It’s only been a few years since Breaking Bad drew to a close, but even before it ended it was being referred to as one of the greatest TV shows ever made. While the concept behind the show – a chemistry teacher turning to meth cooking after a cancer diagnosis – was there from the beginning, the show went through numerous drastic, often shocking changes through the years.
Plenty went on behind the scenes while the show was being produced. Here are a few things you probably didn’t know about the landmark programme.
1. Before he ever appeared in the show, Bryan Cranston had two speaking roles in the first season of Mighty Morphin Power Rangers, first as ‘Snizzard’ and then again as ‘Twin Man’. He recently returned to the franchise to play Zordon in the 2017 feature film.
2. R.J. Mitte, the actor who plays Walt Jr., suffers from cerebral palsy in real life, just as his character does. It’s less severe in real life, so Mitte had to learn how to walk convincingly on crutches and slur his speech to play the role.
3. The White family home is a home in real life. A woman named Frances Padilla has been living there since 1973, her children and grandson grew up there. The pool was originally going to be covered, but the production designers liked the way it gelled with the rest of the house, so it was written in.
4. Jesse Pinkman was originally going to die in the ninth episode of the first season. Partly due to the 2007-2008 writer’s strike, but mostly due to the strength of Aaron Paul’s performance, the character was kept in. The rest is history.
5. Bryan Cranston is pretty straight laced in real life, especially compared to Walter White, but he was once wanted for murder. He spent time working as a waiter at a restaurant in Florida with a very unpleasant chef. All the staff talked about how they might kill him, then one day he vanished for real. As Cranston and his brother had just left town, they became the prime suspects (don’t worry, they didn’t do it).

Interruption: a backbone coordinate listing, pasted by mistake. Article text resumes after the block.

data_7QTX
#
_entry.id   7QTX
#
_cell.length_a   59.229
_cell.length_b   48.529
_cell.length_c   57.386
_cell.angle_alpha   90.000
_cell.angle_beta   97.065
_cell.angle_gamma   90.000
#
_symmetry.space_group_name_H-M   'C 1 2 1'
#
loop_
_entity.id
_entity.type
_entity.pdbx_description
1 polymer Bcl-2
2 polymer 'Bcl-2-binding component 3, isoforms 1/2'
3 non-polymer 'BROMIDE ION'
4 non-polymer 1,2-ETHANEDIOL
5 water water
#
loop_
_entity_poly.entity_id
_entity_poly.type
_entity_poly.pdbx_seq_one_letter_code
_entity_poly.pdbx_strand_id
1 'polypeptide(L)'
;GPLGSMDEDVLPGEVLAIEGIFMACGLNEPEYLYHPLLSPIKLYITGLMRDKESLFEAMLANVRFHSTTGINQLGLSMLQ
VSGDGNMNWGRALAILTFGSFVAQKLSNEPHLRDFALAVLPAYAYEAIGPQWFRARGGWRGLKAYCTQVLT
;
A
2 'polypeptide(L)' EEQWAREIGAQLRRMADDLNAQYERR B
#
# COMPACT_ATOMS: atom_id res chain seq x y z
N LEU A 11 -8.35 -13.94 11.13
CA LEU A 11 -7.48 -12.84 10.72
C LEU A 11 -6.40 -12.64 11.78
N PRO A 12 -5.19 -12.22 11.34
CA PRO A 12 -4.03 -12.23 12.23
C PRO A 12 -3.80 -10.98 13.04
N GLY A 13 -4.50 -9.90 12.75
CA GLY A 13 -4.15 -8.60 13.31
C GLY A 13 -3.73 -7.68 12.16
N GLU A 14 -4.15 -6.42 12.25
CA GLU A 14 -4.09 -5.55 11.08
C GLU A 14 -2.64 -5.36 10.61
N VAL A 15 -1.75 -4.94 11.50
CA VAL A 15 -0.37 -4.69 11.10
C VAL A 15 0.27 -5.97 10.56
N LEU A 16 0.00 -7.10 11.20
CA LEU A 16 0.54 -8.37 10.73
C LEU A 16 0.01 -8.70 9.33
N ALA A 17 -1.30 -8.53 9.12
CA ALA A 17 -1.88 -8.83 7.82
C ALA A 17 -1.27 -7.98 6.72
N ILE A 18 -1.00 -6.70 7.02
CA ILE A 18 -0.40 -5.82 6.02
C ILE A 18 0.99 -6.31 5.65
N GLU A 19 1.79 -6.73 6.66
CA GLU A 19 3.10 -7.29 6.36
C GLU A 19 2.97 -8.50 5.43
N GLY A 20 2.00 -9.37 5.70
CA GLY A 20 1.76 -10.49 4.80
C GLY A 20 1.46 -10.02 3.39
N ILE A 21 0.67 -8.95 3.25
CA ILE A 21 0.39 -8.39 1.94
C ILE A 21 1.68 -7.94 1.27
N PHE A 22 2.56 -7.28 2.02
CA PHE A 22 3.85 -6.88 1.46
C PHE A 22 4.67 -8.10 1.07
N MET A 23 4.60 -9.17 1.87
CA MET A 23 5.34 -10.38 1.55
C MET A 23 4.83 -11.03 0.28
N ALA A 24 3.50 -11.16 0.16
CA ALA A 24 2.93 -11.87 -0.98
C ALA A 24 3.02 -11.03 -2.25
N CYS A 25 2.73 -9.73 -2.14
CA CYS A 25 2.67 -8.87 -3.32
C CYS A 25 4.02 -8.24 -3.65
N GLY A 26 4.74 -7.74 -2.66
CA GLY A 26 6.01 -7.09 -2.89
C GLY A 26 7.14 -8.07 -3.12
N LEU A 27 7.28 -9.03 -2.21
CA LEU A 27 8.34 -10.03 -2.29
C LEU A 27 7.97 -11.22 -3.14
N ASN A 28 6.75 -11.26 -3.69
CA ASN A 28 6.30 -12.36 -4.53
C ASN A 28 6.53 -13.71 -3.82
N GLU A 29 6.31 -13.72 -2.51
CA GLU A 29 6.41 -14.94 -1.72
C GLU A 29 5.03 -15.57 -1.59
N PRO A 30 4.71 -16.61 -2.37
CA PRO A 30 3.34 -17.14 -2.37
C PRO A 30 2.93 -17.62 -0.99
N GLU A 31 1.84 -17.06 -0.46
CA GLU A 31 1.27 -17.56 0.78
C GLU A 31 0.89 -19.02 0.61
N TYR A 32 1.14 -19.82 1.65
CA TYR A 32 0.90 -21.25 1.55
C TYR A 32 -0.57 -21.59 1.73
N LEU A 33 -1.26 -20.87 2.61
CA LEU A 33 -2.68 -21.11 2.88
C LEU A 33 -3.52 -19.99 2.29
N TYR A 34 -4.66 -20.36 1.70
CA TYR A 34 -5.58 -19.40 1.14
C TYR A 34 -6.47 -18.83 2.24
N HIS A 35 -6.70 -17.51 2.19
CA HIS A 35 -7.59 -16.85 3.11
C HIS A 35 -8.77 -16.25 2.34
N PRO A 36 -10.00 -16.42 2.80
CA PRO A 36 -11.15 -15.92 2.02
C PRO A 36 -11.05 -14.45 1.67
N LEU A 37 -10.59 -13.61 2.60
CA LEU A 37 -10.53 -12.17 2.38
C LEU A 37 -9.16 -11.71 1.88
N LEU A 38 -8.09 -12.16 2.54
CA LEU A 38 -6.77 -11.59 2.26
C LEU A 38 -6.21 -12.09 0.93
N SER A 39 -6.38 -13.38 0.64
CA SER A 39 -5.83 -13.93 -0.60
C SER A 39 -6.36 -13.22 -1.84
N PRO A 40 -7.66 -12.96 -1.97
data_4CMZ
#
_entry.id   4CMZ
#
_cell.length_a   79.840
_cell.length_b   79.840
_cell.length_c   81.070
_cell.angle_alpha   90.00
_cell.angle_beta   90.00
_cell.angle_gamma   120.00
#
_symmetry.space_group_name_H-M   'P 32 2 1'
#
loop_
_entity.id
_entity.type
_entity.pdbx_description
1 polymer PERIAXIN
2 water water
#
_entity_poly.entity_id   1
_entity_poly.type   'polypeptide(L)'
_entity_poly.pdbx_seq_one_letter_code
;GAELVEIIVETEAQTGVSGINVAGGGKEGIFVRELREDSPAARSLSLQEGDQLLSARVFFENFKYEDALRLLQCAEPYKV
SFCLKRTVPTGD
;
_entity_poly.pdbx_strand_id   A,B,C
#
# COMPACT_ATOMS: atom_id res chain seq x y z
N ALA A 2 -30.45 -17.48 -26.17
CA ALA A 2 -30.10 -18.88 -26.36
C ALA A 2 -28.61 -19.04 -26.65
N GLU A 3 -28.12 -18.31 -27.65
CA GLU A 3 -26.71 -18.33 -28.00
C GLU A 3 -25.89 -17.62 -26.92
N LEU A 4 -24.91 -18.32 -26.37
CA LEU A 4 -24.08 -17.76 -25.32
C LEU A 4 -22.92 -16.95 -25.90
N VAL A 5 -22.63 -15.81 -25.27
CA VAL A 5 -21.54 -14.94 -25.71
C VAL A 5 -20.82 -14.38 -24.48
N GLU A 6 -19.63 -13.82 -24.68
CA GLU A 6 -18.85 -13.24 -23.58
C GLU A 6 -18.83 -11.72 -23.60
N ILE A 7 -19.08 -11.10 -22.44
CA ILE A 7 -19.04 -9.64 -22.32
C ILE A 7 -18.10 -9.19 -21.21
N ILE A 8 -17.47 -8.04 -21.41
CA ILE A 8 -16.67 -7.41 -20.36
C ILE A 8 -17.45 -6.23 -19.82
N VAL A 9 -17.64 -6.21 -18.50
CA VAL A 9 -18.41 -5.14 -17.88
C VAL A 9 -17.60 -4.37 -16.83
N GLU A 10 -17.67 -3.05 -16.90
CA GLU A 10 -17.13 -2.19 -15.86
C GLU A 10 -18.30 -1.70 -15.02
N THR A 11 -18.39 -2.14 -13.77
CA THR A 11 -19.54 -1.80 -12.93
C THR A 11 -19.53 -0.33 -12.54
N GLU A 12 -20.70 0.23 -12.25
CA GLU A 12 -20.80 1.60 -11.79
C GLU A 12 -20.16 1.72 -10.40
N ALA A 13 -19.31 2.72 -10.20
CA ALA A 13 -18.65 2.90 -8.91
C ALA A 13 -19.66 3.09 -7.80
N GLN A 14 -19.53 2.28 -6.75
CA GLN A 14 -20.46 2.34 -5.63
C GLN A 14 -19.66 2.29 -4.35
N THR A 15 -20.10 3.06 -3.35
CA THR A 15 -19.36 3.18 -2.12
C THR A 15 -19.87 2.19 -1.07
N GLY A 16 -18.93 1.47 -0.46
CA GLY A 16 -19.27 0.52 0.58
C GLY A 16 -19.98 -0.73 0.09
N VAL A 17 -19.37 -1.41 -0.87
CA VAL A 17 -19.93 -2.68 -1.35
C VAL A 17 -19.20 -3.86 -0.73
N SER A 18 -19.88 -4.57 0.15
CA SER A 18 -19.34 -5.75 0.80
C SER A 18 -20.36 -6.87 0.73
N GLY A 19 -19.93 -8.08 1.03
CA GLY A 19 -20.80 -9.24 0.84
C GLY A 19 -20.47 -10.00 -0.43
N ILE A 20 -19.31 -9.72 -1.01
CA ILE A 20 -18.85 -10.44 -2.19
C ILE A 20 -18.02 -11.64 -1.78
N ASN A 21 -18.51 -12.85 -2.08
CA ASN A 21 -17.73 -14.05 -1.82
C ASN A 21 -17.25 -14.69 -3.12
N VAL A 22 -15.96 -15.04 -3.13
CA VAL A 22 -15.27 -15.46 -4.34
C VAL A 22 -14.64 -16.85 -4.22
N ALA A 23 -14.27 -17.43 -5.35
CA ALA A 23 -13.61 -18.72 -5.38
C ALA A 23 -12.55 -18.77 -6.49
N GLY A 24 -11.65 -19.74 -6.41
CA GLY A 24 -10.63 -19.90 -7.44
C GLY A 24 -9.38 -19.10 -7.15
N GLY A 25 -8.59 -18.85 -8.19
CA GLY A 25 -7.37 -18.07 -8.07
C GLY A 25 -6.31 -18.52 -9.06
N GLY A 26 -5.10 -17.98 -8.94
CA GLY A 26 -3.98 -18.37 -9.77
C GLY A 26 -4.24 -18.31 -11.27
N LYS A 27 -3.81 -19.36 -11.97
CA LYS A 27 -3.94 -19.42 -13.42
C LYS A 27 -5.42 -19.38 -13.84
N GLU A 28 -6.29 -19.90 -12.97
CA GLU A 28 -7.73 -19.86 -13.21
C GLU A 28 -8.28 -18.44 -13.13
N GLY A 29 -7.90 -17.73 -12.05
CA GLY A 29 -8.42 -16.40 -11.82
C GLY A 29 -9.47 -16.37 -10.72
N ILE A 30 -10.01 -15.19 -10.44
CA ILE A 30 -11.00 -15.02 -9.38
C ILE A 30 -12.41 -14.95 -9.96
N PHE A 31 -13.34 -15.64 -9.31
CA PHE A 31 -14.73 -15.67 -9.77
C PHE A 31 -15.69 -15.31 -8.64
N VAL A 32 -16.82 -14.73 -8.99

6. The baby blue crystal meth has become iconic in its own right, but unbeknownst to many, it was also edible. In actuality, the meth was blue rock candy from The Candy Lady store in Albuquorke, where the show was shot and set.
7. Gus, the show’s most prominent villain, was only added in when Tuco had to a written out. The character was originally intended to remain the antagonist through season 2, but the actor who played him had to leave due to other commitments.
8. Bryan Cranston not only did the ‘pizza roof shot’ for real, but he got it in the very first take. Vince Gilligan described the throw as “one in a million”.
9. Despite the fact that ‘bitch’ is often regarded as Jesse Pinkman’s catch-phrase, he didn’t say it all that often. In fact, from beginning to end of the series, he only says it 54 times, which averages out at about 0.9 times per episode.
10. Walter’s iconic hat, which he wore whenever he adopted his Heisenberg alter ego, was never originally intended to appear. Bryan Cranston asked repeatedly for a hat because he was worried about sunburn, and finally they found the perfect hat (and dramatic moment).
11. Los Pollos Hermanos, Gus Fring’s chicken shop, is actually a chicken shop in real life. ‘Twisters’ is still open for business in Albuquerque, and allegedly some of the Los Pollos signs are still in place.
12. In the scene when Ted Beneke falls and breaks his neck, a stuntman had to be used. This would be pretty unremarkable, were it not for the fact that actor Christopher Cousins was unable to do it himself because he’d undergone major spinal surgery four months previous.
13. Skyler White was never intended to be the most likeable character in the cast, but things got a little out of control. Skyler was subjected to so much hate on social media that actress Anna Gunn had to take steps to make sure she was protected in real life.
14. After Tuco dies, Hank keeps his gold teeth as a paperweight, but ends up throwing them in the river. Several duplicated were made for this scene, but one of them was never retrieved, which means that Tuco’s teeth are still somewhere along a river in New Mexico.